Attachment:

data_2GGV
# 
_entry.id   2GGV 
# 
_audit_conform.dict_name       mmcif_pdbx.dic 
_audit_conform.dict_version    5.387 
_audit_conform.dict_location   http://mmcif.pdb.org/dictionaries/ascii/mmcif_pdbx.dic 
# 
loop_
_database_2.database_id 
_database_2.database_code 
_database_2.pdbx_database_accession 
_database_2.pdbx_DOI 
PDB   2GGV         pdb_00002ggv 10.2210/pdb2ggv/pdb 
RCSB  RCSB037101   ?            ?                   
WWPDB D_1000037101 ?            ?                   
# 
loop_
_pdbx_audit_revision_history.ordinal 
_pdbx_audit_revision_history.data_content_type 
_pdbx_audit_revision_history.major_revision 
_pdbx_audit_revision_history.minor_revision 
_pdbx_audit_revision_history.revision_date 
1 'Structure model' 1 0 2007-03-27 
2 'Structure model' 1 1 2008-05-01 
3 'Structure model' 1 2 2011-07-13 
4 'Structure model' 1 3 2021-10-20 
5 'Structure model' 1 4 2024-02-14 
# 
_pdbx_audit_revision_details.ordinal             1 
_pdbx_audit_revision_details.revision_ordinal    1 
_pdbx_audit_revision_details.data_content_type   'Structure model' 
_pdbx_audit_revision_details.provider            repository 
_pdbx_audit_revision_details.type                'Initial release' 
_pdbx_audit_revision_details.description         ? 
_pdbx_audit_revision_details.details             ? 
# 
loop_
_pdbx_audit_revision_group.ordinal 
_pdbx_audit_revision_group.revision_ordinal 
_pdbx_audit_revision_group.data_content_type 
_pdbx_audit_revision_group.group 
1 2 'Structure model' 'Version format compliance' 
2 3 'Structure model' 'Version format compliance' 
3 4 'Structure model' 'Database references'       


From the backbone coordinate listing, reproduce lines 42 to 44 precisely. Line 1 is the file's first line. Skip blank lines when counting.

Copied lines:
_pdbx_audit_revision_group.group 
1 2 'Structure model' 'Version format compliance' 
2 3 'Structure model' 'Version format compliance' 